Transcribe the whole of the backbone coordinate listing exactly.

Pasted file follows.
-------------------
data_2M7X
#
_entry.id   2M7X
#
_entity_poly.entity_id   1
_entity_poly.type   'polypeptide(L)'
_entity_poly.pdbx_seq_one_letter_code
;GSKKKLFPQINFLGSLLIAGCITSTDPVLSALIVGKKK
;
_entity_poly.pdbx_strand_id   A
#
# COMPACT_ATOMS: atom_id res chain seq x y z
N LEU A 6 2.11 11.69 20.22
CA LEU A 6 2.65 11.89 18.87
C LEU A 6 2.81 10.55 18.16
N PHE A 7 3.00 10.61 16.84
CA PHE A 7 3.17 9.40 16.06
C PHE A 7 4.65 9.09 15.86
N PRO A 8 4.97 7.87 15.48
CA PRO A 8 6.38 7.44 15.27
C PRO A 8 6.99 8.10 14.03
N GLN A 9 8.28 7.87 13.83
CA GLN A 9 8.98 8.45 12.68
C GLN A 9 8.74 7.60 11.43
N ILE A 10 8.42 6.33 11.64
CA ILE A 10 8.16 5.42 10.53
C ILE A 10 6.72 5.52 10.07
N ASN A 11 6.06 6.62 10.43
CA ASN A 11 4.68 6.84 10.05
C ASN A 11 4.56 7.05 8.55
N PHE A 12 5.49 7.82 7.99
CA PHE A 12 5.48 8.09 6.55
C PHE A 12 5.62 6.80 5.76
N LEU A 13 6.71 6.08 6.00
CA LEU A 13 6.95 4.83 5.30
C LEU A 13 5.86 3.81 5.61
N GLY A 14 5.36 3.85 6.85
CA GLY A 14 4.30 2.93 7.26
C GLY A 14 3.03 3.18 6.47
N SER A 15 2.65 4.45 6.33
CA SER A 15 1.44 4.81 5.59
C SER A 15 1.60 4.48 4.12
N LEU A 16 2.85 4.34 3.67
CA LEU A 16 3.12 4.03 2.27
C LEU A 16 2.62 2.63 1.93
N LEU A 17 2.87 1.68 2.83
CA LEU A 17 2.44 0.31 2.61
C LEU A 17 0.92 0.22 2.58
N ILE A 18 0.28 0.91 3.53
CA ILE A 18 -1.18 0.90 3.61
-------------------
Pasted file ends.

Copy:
data_2M7X
#
_entry.id   2M7X
#
_entity_poly.entity_id   1
_entity_poly.type   'polypeptide(L)'
_entity_poly.pdbx_seq_one_letter_code
;GSKKKLFPQINFLGSLLIAGCITSTDPVLSALIVGKKK
;
_entity_poly.pdbx_strand_id   A
#
# COMPACT_ATOMS: atom_id res chain seq x y z
N LEU A 6 2.11 11.69 20.22
CA LEU A 6 2.65 11.89 18.87
C LEU A 6 2.81 10.55 18.16
N PHE A 7 3.00 10.61 16.84
CA PHE A 7 3.17 9.40 16.06
C PHE A 7 4.65 9.09 15.86
N PRO A 8 4.97 7.87 15.48
CA PRO A 8 6.38 7.44 15.27
C PRO A 8 6.99 8.10 14.03
N GLN A 9 8.28 7.87 13.83
CA GLN A 9 8.98 8.45 12.68
C GLN A 9 8.74 7.60 11.43
N ILE A 10 8.42 6.33 11.64
CA ILE A 10 8.16 5.42 10.53
C ILE A 10 6.72 5.52 10.07
N ASN A 11 6.06 6.62 10.43
CA ASN A 11 4.68 6.84 10.05
C ASN A 11 4.56 7.05 8.55
N PHE A 12 5.49 7.82 7.99
CA PHE A 12 5.48 8.09 6.55
C PHE A 12 5.62 6.80 5.76
N LEU A 13 6.71 6.08 6.00
CA LEU A 13 6.95 4.83 5.30
C LEU A 13 5.86 3.81 5.61
N GLY A 14 5.36 3.85 6.85
CA GLY A 14 4.30 2.93 7.26
C GLY A 14 3.03 3.18 6.47
N SER A 15 2.65 4.45 6.33
CA SER A 15 1.44 4.81 5.59
C SER A 15 1.60 4.48 4.12
N LEU A 16 2.85 4.34 3.67
CA LEU A 16 3.12 4.03 2.27
C LEU A 16 2.62 2.63 1.93
N LEU A 17 2.87 1.68 2.83
CA LEU A 17 2.44 0.31 2.61
C LEU A 17 0.92 0.22 2.58
N ILE A 18 0.28 0.91 3.53
CA ILE A 18 -1.18 0.90 3.61